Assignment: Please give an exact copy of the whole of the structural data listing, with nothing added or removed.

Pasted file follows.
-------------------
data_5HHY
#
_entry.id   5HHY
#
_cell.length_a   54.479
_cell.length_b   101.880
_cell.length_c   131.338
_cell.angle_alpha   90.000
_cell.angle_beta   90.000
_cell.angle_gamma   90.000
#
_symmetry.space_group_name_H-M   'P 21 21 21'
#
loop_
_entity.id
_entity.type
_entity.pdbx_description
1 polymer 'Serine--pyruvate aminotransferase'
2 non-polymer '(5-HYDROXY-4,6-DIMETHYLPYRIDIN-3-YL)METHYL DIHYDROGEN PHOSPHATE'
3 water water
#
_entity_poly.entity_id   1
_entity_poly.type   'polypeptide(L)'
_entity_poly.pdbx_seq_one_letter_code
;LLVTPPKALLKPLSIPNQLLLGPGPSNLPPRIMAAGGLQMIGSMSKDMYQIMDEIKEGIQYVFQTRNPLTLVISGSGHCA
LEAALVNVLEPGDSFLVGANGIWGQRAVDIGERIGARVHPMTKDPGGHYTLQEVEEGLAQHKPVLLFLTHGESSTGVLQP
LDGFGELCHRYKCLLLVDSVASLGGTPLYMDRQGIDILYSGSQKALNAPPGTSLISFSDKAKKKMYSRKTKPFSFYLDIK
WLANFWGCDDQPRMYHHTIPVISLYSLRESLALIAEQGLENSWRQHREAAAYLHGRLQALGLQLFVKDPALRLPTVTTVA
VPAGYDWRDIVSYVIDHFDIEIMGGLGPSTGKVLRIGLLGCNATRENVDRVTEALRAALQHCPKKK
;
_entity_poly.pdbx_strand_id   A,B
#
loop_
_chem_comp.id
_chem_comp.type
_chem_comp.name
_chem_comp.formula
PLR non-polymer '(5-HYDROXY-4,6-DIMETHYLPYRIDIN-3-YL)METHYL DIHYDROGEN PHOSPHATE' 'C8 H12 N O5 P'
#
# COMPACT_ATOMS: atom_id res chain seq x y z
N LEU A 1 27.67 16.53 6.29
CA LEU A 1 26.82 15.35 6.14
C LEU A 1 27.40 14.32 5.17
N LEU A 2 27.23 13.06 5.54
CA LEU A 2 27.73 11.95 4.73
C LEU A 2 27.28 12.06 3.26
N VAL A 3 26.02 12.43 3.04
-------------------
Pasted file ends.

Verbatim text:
data_5HHY
#
_entry.id   5HHY
#
_cell.length_a   54.479
_cell.length_b   101.880
_cell.length_c   131.338
_cell.angle_alpha   90.000
_cell.angle_beta   90.000
_cell.angle_gamma   90.000
#
_symmetry.space_group_name_H-M   'P 21 21 21'
#
loop_
_entity.id
_entity.type
_entity.pdbx_description
1 polymer 'Serine--pyruvate aminotransferase'
2 non-polymer '(5-HYDROXY-4,6-DIMETHYLPYRIDIN-3-YL)METHYL DIHYDROGEN PHOSPHATE'
3 water water
#
_entity_poly.entity_id   1
_entity_poly.type   'polypeptide(L)'
_entity_poly.pdbx_seq_one_letter_code
;LLVTPPKALLKPLSIPNQLLLGPGPSNLPPRIMAAGGLQMIGSMSKDMYQIMDEIKEGIQYVFQTRNPLTLVISGSGHCA
LEAALVNVLEPGDSFLVGANGIWGQRAVDIGERIGARVHPMTKDPGGHYTLQEVEEGLAQHKPVLLFLTHGESSTGVLQP
LDGFGELCHRYKCLLLVDSVASLGGTPLYMDRQGIDILYSGSQKALNAPPGTSLISFSDKAKKKMYSRKTKPFSFYLDIK
WLANFWGCDDQPRMYHHTIPVISLYSLRESLALIAEQGLENSWRQHREAAAYLHGRLQALGLQLFVKDPALRLPTVTTVA
VPAGYDWRDIVSYVIDHFDIEIMGGLGPSTGKVLRIGLLGCNATRENVDRVTEALRAALQHCPKKK
;
_entity_poly.pdbx_strand_id   A,B
#
loop_
_chem_comp.id
_chem_comp.type
_chem_comp.name
_chem_comp.formula
PLR non-polymer '(5-HYDROXY-4,6-DIMETHYLPYRIDIN-3-YL)METHYL DIHYDROGEN PHOSPHATE' 'C8 H12 N O5 P'
#
# COMPACT_ATOMS: atom_id res chain seq x y z
N LEU A 1 27.67 16.53 6.29
CA LEU A 1 26.82 15.35 6.14
C LEU A 1 27.40 14.32 5.17
N LEU A 2 27.23 13.06 5.54
CA LEU A 2 27.73 11.95 4.73
C LEU A 2 27.28 12.06 3.26
N VAL A 3 26.02 12.43 3.04